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Conor Ernan Murphy, Brighthouse Financial, Inc. - Executive VP & COO [5]

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Yes. Let me start from my Chief Operating Officer and pricing hat for a second, and then I'll give it to Myles. We're not seeing a meaningful impact in terms from a pricing perspective. We do revisit the pricing on all of our annuity and Shield-liked products every 2 weeks. But not seeing anything meaningful from a pricing point of view. But I'm going to ask Myles to add some commentary from a sales and pipeline perspective.

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Myles Joseph Lambert, Brighthouse Financial, Inc. - Executive VP and Chief Distribution & Marketing Officer [6]

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Yes. Thank you, Conor. And as everyone knows, the majority of our sales are coming from our Shield product. So we remain very confident that we'll be able to continue sales -- continue to grow sales on that front. So we don't see a significant impact as it relates to our ability to produce sales on a low interest rate environment.

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Operator [7]

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And our next question will come from the line of Andrew Kligerman with Crédit Suisse.

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Andrew Scott Kligerman, Crédit Suisse AG, Research Division - MD & Senior Life Insurance Analyst [8]

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First question is around the hedging instruments that you are using to protect your statutory balance sheet from -- with respect to interest rates. Could you talk about the types of hedges you're buying?

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Conor Ernan Murphy, Brighthouse Financial, Inc. - Executive VP & COO [9]

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Yes. Well, I think you're probably pretty familiar with the composition that we disclosed. It was about $100 billion of notional in the 10-Ks and 10-Qs. In terms of what changed this quarter is we added more interest rate options. We had about $10 billion of notional at the end of the year. We brought that up to about $17 billion in the first quarter, and we brought it up to about $21 billion in the second quarter.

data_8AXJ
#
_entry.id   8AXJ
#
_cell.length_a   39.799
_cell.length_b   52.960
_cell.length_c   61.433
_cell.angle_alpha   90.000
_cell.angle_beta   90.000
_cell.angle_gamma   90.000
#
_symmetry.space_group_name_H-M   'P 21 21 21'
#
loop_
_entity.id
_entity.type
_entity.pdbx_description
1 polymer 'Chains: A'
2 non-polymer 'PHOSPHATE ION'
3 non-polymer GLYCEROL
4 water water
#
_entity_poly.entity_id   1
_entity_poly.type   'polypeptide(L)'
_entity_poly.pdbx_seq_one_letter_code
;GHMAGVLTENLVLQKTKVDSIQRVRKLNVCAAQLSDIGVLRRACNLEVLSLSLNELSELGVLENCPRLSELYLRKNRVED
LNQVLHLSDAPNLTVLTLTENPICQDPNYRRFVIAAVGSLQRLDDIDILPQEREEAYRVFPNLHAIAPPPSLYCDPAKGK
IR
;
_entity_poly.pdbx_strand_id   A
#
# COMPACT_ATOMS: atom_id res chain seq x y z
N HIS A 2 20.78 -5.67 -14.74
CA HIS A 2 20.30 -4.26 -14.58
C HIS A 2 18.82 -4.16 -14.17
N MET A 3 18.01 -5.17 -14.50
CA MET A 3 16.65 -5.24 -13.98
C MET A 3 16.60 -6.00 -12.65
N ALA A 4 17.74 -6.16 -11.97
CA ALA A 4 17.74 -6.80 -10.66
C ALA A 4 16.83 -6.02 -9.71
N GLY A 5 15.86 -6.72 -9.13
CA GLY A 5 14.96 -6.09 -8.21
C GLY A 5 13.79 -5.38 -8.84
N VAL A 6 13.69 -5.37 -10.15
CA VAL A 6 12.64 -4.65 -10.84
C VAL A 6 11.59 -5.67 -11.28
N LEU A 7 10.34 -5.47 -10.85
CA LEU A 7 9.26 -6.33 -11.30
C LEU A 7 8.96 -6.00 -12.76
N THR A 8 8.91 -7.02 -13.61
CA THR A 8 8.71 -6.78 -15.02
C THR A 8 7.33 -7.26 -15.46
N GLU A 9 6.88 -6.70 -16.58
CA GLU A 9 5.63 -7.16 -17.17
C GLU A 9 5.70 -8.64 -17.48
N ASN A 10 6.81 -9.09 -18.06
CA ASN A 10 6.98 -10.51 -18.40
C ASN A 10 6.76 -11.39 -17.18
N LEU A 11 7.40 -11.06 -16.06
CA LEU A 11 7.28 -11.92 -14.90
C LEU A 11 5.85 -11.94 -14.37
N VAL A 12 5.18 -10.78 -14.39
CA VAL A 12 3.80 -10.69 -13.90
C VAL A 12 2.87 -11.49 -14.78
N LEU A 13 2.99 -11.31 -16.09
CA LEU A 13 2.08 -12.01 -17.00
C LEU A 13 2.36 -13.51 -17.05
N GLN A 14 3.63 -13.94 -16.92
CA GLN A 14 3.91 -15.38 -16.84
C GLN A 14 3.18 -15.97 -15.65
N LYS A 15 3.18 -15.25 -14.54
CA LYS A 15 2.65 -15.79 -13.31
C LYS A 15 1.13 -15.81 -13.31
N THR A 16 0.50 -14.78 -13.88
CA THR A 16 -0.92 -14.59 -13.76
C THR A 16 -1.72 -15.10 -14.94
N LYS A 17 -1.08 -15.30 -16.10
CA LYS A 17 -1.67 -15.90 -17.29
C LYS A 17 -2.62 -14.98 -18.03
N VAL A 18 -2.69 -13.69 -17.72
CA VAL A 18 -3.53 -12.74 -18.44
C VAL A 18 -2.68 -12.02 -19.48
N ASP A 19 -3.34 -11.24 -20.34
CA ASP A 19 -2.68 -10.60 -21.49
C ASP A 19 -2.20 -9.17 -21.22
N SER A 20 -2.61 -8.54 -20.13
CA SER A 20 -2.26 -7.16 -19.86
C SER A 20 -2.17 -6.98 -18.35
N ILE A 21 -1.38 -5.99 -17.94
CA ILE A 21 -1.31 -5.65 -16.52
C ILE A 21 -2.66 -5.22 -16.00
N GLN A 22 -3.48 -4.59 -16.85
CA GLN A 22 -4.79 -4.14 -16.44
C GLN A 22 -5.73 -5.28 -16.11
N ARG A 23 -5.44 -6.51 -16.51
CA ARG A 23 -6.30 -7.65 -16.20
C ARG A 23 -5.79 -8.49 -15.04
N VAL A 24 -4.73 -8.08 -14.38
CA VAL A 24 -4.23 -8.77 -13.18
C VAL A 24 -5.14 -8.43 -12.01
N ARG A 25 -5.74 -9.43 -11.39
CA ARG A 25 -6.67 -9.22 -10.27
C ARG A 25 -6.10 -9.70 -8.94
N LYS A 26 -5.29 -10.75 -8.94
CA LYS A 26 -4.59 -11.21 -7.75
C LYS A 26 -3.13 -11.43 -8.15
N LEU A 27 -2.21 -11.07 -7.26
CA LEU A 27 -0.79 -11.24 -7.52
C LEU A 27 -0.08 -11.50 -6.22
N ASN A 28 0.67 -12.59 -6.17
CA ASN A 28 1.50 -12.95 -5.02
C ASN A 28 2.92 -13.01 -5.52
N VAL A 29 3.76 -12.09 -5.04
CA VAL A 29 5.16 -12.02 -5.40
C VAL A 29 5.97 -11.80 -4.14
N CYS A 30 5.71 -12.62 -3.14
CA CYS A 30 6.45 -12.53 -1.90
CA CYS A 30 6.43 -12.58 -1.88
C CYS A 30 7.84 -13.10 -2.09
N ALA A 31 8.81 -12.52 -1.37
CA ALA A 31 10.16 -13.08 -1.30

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Andrew Scott Kligerman, Crédit Suisse AG, Research Division - MD & Senior Life Insurance Analyst [10]

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I see, and are they swapped? So they -- are they future oriented? What options -- what in particular -- I mean if rates rise, are you going to feel the pressure on the opposite direction?

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Eric Thomas Steigerwalt, Brighthouse Financial, Inc. - President, CEO & Director [11]

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Andrew, it's Eric. The composition of the instruments isn't different. I mean swaptions, swaps, options, we use all of them. In this particular case, what we added was interest rate options. And no, we feel pretty comfortable if rates go up. But we feel very comfortable if rates stay where they are at now or even go a little lower with respect to the hedging portfolio.

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Andrew Scott Kligerman, Crédit Suisse AG, Research Division - MD & Senior Life Insurance Analyst [12]

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And Eric, are these options long-term?

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Eric Thomas Steigerwalt, Brighthouse Financial, Inc. - President, CEO & Director [13]

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Longer term. I mean they're certainly not short-dated options. Over the last 2 years, we've discussed being out duration a little bit, they're not 10-year duration. But they're longer than 3 months.

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Andrew Scott Kligerman, Crédit Suisse AG, Research Division - MD & Senior Life Insurance Analyst [14]

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Got it. And then over the statutory financials, I saw that you had a net loss of $100 million. And you've mentioned on the call that normalized, you should be at $600 million of earnings. So could you kind of clarify what the dynamics there that generated a statutory loss of $100 million?

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Eric Thomas Steigerwalt, Brighthouse Financial, Inc. - President, CEO & Director [15]

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Yes. So I think the pieces that you're missing are the elements of the standard scenario, which were not terribly significant this quarter, changes in the CTE95, and then the unrealized gains and losses on the hedging program. So when you adjust for those, that's what's giving you the normalized, stat earning number of $280 million.

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Andrew Scott Kligerman, Crédit Suisse AG, Research Division - MD & Senior Life Insurance Analyst [16]